We have the choice of approaching the mundane with disproportionate enthusiasm. One would think "why so much additional effort over something that is ho-hum." That is the place where art and Godliness has a chance to exist. It is the manifestation of an excellent mind that works the details until something exceptional emerges. Think of it in these terms; it's the difference between a Timex and a Patek Phillipe timepiece, or a Bic click and a Mont Blanc pen. It's not about the production of something snooty and exclusively high-minded, it is the product of an effort to make something that looks and functions as close to perfection as possible. Who am I to speak of such things? I believe that everyone has the right to appreciate beauty, physical or otherwise. Beauty in movement, in visual proportion, beauty in function. Hell, even a toaster can be beautiful in the way that it works or the way that it looks, and sometimes beautiful in both form and function. What about a steering wheel?
There's a challenge. Since the advent of the airbag, steering wheels have become about as attractive as a pimple on a derriere. While infinitely more functional than steering wheels were a few decades ago, today's wheel is populated by buttons and paddles with seemingly no thought for aesthetics. What we are now presented with is a molded blob of pebble grained vinyl dotted with screen printed plastic rocker switches whose purportedly intuitive functionality really isn't very intuitive at all. Haul out the owner's manual and get ready to study when it comes to some steering wheel designs. You can't fault the intent because the evolution of the steering wheel is currently about safety and convenient function, designed to keep your eyes on the road where they belong. It's more about feel, with a thick rim and buttons designed to communicate their function through organic shapes. Visually appealing? Not so much.
I believe that there was a golden age of steering wheel design that began in the 1930s and disintegrated into a monotone miasma of cheesy design borne of unenthusiastic and unimaginative effort in the 1970s. I'm referring to the plastic crap that was pumped out of Detroit during one of the most regressive periods in the industry's history. Think Dodge Aspen, Ford Fairmont or Olds Cutlass 1977. Those were bleak times for steering wheels. It was like the industry was seizing up over the looming shadow of the airbags to come. When they arrived, it was a fait accompli. Steering wheel design entered a dark tunnel that continues to have no visible illumination at its end.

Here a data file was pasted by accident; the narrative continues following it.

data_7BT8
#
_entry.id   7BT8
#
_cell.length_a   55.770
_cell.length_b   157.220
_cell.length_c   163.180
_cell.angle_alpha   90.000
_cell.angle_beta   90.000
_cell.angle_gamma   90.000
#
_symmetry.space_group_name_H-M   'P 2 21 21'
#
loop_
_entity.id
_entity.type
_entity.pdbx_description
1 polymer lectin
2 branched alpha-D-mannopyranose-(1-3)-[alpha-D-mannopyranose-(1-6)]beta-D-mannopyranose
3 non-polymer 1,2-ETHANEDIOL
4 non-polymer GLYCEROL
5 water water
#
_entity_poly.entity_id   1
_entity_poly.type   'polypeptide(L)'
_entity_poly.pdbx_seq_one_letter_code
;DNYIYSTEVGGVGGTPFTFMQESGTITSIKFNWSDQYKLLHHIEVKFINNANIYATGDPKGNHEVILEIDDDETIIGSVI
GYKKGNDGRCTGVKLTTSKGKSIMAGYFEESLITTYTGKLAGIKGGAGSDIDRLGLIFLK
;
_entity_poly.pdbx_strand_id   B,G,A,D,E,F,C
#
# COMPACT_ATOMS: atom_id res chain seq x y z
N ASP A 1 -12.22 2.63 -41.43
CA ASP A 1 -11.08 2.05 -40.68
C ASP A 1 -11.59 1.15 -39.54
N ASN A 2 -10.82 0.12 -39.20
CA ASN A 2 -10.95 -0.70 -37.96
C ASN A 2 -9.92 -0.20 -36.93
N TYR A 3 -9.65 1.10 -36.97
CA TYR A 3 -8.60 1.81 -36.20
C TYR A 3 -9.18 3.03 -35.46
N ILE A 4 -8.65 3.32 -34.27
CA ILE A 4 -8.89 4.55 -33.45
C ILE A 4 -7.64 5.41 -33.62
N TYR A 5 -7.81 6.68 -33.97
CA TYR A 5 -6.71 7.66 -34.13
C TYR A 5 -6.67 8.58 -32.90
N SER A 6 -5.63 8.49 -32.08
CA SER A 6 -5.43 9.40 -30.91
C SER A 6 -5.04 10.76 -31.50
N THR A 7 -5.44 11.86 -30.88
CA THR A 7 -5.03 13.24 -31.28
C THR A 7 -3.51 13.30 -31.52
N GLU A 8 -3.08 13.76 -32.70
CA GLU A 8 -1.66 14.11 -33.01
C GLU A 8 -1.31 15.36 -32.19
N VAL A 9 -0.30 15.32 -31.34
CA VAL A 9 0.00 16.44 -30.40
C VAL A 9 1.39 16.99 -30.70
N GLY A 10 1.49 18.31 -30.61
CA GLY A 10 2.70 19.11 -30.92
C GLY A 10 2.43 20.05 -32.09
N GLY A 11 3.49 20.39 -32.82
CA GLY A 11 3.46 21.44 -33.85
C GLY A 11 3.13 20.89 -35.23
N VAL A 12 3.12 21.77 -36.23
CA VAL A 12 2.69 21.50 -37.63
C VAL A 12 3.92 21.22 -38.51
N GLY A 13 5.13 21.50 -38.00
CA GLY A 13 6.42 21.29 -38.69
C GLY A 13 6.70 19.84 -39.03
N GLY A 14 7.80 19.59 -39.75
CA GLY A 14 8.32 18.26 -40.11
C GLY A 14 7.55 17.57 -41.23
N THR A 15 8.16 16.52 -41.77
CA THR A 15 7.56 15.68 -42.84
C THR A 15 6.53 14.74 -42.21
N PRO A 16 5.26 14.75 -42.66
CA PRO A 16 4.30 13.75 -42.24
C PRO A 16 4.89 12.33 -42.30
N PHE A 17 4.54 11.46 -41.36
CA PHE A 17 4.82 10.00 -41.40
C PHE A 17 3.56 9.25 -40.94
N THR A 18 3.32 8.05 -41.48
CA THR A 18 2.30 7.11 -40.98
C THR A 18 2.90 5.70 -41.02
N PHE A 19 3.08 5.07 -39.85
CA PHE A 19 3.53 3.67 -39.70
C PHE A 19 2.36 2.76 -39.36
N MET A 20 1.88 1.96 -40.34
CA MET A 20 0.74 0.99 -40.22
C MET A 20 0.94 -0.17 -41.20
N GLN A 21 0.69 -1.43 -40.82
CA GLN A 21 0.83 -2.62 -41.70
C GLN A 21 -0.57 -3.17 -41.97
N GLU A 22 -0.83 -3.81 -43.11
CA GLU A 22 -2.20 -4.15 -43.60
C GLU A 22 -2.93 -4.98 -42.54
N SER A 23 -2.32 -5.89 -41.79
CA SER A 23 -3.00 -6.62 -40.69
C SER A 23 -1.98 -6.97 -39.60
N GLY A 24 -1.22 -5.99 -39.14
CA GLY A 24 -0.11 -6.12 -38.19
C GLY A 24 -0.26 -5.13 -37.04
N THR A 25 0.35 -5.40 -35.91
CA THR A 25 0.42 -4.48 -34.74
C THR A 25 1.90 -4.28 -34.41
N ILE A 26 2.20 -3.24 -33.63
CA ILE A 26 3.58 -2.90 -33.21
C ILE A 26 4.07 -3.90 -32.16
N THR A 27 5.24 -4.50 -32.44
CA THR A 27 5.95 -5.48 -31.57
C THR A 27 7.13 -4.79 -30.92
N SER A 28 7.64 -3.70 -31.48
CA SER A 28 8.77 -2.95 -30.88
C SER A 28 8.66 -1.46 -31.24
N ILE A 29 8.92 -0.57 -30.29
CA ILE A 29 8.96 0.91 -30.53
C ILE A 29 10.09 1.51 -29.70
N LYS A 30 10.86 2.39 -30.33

I currently possess just one vehicle without a steering wheel with an airbag embedded in its center. Because it is a pre-airbag car, I can modify it with a custom steering wheel of my choice, and I will probably do that in an effort to revive some classic style in my ride. As I think back on the thin, large diameter wheels of yesteryear, one stands out in my memory as the most beautiful I'd ever seen; the timeless wood-rimmed Nardi of Torino Italy. Enrico Nardi, the steering wheels legendary namesake was an engineer, race car driver, and designer for the likes of Vincenzo Lancia and Enzo Ferrari. Nardi was Ferrari's very first test driver, and in later years he supplied Nardi Volante steering wheels for most Ferraris. Many of the world's most exclusive automobiles have been equipped with Nardi steering wheels. You can still purchase a Nardi steering wheel today, and they are every bit as beautiful as the Nardi's of 1958. The right Nardi steering wheel can add significant value to a classic automobile such as a Bentley, Rolls Royce, Alfa Romeo, Ferrari, Porsche or Aston Martin.
I've perused these amazing mahogany and aluminum masterpieces, some priced in the thousands. They make adapters to allow fitment to my car, and all I can do is hope to find a used Nardi some day at a reasonable price. They do exist, but you have to spend a great deal of effort to find one. Nobody needs a Nardi steering wheel because any steering wheel will do the job. However, if you want to experience something very special each and every time your hand falls to the wheel, a Nardi delivers the organic feel of natural wood with visual distinction unlike any other. The shape, the proportion, the detail and the sensory input from a Nardi steering wheel conveys emotion, adding to the experience of driving. A design borne of disproportionate enthusiasm.
Arlo Mudgett's Morning Almanac has been heard over multiple radio stations in Vermont for nearly 30 years, and can be tuned in at 92.7 WKVT Monday through Saturday mornings at 8:35 a.m. The opinions expressed by columnists do not necessarily reflect the views of the Brattleboro Reformer.